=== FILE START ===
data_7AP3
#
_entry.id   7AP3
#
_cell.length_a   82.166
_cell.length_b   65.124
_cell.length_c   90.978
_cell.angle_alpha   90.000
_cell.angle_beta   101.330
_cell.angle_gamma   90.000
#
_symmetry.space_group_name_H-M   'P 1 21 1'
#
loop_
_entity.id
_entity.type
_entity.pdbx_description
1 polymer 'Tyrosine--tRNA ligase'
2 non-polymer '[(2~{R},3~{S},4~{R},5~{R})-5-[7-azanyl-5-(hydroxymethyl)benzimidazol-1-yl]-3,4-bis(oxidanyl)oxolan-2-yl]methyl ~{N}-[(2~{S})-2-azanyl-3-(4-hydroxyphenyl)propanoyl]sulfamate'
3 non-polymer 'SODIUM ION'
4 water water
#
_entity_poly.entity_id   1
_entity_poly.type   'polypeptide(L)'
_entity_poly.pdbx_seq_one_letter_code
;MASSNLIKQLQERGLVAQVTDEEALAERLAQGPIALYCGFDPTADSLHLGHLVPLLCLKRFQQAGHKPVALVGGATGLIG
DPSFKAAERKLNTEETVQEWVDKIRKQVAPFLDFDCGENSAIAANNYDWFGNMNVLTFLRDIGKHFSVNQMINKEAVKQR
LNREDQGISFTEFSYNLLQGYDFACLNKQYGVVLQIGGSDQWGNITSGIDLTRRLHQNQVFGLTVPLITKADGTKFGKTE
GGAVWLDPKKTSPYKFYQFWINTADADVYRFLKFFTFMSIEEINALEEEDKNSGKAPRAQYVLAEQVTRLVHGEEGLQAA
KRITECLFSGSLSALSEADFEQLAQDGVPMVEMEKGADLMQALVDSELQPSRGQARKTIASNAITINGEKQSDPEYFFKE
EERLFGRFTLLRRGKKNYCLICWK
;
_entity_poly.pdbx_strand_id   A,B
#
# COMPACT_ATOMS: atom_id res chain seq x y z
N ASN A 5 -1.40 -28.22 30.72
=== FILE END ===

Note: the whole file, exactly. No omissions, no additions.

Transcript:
data_7AP3
#
_entry.id   7AP3
#
_cell.length_a   82.166
_cell.length_b   65.124
_cell.length_c   90.978
_cell.angle_alpha   90.000
_cell.angle_beta   101.330
_cell.angle_gamma   90.000
#
_symmetry.space_group_name_H-M   'P 1 21 1'
#
loop_
_entity.id
_entity.type
_entity.pdbx_description
1 polymer 'Tyrosine--tRNA ligase'
2 non-polymer '[(2~{R},3~{S},4~{R},5~{R})-5-[7-azanyl-5-(hydroxymethyl)benzimidazol-1-yl]-3,4-bis(oxidanyl)oxolan-2-yl]methyl ~{N}-[(2~{S})-2-azanyl-3-(4-hydroxyphenyl)propanoyl]sulfamate'
3 non-polymer 'SODIUM ION'
4 water water
#
_entity_poly.entity_id   1
_entity_poly.type   'polypeptide(L)'
_entity_poly.pdbx_seq_one_letter_code
;MASSNLIKQLQERGLVAQVTDEEALAERLAQGPIALYCGFDPTADSLHLGHLVPLLCLKRFQQAGHKPVALVGGATGLIG
DPSFKAAERKLNTEETVQEWVDKIRKQVAPFLDFDCGENSAIAANNYDWFGNMNVLTFLRDIGKHFSVNQMINKEAVKQR
LNREDQGISFTEFSYNLLQGYDFACLNKQYGVVLQIGGSDQWGNITSGIDLTRRLHQNQVFGLTVPLITKADGTKFGKTE
GGAVWLDPKKTSPYKFYQFWINTADADVYRFLKFFTFMSIEEINALEEEDKNSGKAPRAQYVLAEQVTRLVHGEEGLQAA
KRITECLFSGSLSALSEADFEQLAQDGVPMVEMEKGADLMQALVDSELQPSRGQARKTIASNAITINGEKQSDPEYFFKE
EERLFGRFTLLRRGKKNYCLICWK
;
_entity_poly.pdbx_strand_id   A,B
#
# COMPACT_ATOMS: atom_id res chain seq x y z
N ASN A 5 -1.40 -28.22 30.72